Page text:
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Smart Growth for Small Towns

Smart Growth for Small Towns relates the principles of Smart Growth to towns and rural communities, providing examples, discussion, explanation, and advice on community design and development.

The educational information provided on this site is intended to contribute to an understanding of the intent and purpose of the Smart Growth principles. However, planning for the future of our small towns requires input from a variety of fields and includes issues of design, policymaking, and governance. This site is focused primarily upon design issues associated with small towns and is intended to serve as a resource for government officials, teachers, designers, and the general public.

The explanation of each Smart Growth principle includes the following:

A.) Discussion of the purpose of the principles and why it is important.

B.) Strategies that suggest actions communities can take to help achieve the goals of the principle.

Ten Principles of Smart Growth:

  1. Mix land uses
  2. Take advantage of compact building design
  3. Create a range of housing opportunities and choices
  4. Create walkable neighborhoods
  5. Foster distinctive, attractive communities with a strong sense of place
  6. Preserve open space, farmland, natural beauty, and critical environmental areas
  7. Strengthen and direct development towards existing communities
  8. Provide a variety of transportation choices
  9. Make development decisions predictable, fair, and cost effective
  10. Encourage community and stakeholder collaboration in development decisions

Smart Growth for Small Towns is a cooperative project of Extension faculty of the Department of Landscape Architecture and the Stennis Institute of Government and Community Development. For more information contact Michael Seymour, Associate Extension Professor at or Jeremy Murdock, Research Associate at

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Filed Under: Master Gardener March 19, 2018

 Gardeners can buy native and naturalized heirloom plants during the annual Metro Master Gardeners plant sale April 28.

Filed Under: Fruit, Technology March 7, 2018

POPLARVILLE, Miss. -- Designing an app that helps fruit growers know how many chill hours their crops have accumulated earned one Mississippi State University Extension Service specialist a regional award.

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Filed Under: Master Gardener, Flower Gardens, Vegetable Gardens February 20, 2018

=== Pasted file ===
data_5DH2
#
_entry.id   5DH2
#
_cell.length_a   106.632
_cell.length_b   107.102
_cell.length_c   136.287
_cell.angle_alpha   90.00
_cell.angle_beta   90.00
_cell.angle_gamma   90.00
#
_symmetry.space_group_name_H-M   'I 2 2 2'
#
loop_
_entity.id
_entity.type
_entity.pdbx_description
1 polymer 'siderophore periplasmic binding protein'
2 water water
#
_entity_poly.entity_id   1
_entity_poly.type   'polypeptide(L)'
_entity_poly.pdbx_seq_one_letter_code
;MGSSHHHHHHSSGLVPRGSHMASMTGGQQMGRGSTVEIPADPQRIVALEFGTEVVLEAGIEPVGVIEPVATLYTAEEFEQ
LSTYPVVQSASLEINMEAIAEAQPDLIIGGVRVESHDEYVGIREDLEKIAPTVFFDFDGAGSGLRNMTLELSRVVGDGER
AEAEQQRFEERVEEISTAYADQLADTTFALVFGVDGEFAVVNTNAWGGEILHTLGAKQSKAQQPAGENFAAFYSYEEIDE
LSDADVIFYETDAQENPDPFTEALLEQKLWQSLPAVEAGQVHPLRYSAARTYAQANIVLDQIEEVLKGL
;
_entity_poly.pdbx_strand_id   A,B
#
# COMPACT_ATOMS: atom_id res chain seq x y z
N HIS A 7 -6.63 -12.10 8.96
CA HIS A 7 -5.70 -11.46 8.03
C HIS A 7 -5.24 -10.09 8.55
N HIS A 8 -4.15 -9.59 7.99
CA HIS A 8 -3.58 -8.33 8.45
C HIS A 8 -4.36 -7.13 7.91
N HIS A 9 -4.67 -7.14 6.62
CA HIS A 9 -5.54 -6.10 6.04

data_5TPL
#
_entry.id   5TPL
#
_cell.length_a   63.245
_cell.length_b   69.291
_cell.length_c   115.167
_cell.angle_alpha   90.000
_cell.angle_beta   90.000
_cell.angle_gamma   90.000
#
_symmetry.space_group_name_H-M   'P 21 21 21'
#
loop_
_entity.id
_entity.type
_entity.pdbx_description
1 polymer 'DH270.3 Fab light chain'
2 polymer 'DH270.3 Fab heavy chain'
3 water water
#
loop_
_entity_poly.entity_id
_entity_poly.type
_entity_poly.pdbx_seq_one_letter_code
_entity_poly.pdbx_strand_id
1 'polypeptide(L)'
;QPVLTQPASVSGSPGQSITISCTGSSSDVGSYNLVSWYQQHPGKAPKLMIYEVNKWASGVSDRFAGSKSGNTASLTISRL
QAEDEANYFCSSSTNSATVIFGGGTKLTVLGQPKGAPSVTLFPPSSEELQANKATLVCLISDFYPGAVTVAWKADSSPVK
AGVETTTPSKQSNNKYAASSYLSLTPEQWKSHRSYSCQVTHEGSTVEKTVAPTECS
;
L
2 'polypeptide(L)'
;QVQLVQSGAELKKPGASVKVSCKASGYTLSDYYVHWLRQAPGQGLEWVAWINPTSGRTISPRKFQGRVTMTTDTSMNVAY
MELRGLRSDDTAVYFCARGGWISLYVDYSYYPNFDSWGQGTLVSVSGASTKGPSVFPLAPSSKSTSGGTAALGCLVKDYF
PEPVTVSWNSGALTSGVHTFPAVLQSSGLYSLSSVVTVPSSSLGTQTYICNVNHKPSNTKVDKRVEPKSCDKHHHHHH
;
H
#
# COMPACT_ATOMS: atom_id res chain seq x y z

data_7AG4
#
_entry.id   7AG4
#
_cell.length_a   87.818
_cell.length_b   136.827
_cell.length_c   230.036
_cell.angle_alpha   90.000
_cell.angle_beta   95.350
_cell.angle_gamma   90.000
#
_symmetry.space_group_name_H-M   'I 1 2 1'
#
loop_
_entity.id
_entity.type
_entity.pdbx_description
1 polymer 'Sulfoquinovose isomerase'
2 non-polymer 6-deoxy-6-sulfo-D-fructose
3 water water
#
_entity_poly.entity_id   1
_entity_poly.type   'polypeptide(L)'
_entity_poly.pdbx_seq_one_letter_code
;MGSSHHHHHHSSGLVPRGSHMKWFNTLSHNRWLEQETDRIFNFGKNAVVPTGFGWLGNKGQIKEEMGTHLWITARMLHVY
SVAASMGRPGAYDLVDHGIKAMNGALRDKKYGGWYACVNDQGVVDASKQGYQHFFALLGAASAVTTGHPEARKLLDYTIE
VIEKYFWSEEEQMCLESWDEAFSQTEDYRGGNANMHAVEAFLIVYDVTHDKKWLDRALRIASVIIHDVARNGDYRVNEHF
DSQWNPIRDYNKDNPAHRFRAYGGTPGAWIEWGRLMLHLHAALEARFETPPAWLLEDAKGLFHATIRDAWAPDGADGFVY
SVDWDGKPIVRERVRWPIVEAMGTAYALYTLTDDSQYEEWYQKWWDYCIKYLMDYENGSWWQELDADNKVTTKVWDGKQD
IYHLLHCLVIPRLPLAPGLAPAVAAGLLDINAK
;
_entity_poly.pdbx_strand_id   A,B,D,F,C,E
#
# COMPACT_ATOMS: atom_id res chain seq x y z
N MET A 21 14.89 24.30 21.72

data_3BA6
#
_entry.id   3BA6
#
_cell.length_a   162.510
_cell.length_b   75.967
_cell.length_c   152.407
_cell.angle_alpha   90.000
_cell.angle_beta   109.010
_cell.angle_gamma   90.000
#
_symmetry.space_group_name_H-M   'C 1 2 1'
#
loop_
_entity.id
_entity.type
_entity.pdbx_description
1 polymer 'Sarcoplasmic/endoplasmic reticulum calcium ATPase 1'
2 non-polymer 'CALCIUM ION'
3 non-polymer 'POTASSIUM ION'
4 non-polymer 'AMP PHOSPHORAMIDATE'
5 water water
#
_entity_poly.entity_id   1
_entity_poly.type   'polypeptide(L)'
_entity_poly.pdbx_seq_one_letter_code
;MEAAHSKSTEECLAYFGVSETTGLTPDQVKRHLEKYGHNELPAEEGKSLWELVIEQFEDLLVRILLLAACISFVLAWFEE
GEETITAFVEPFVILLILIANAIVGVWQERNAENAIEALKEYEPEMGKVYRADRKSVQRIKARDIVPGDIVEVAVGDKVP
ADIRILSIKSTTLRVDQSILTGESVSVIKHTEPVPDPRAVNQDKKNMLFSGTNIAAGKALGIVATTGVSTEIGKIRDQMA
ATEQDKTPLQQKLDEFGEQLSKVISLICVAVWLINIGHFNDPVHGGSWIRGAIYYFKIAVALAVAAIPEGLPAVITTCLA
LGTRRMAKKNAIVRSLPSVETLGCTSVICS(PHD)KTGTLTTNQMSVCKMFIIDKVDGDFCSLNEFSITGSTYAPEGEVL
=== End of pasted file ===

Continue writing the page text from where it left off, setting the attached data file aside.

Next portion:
STARKVILLE, Miss. -- The Everything Garden Expo, presented by the Oktibbeha County Master Gardeners, will return to the Mississippi Horse Park on March 24 and 25.

Filed Under: Community, Technology February 2, 2018

STARKVILLE, Miss. -- A Mississippi State University Extension Service instructor has earned an Impact Collaborative Facilitator certificate from the eXtension Foundation.

Filed Under: Local Flavor, City and County Government January 29, 2018

COLUMBUS, Miss. -- The Mississippi State University Extension Service is offering a financial workshop to entrepreneurs and community leaders working with food or food-related initiatives.

Success Stories

Members of the Covington County Tax Accessors office
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When longtime deputy clerk Dannie J. Abercrombie threatened to quit after 33 years in the Covington County Tax Assessor/Collector’s office, she was frustrated that Mississippi was changing the vehicle registration and titling system in place since 1980.

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Since joining Mississippi State University as a development officer nearly 2 years ago, alumnus Will Staggers has been hard at work cultivating private support for the MSU Extension Service.

Woman in glasses smiles in front of brick building
City and County Government Extension Matters: Volume 3 Number 4

Eunice Blake has spent more than 35 years serving Amite County citizens in the tax assessor and collector’s office.

In those years, she’s looked to the Mississippi State University Extension Service for support.

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STEM – Science Technology Engineering and Math, Dairy, Pesticide Applicator Certification, City and County Government, Mississippi Homemaker Volunteers, Soil Testing, Natural Resources Extension Matters: Volume 3 Number 3

4-H Debuts New Curriculum · Extension Develops Workforce · La-Z-Boy Donates Fabric · Stars Focus On Sustainability · Extension Directs Herbicide Training · Youth Discover Dairy Science · Soil Lab Welcomes New Manager

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Community, Family Dynamics, Flower Gardens, Youth Gardening Extension Matters: Volume 3 Number 3

Before she became the Hancock County Youth Court judge, Elise Deano was a school teacher. She jokes that she became a lawyer because she taught school, but Deano wants to make sure young people get an opportunity to turn their lives around.


Tech in the Kitchen June 21, 2015
The Food Factor

Tech in the Kitchen

Saturday, June 20, 2015 - 7:00pm


Monday, March 19, 2018 - 2:00am
Monday, February 5, 2018 - 7:00am
Monday, January 15, 2018 - 7:00am
Tuesday, November 14, 2017 - 2:30am
Tuesday, August 22, 2017 - 1:00am

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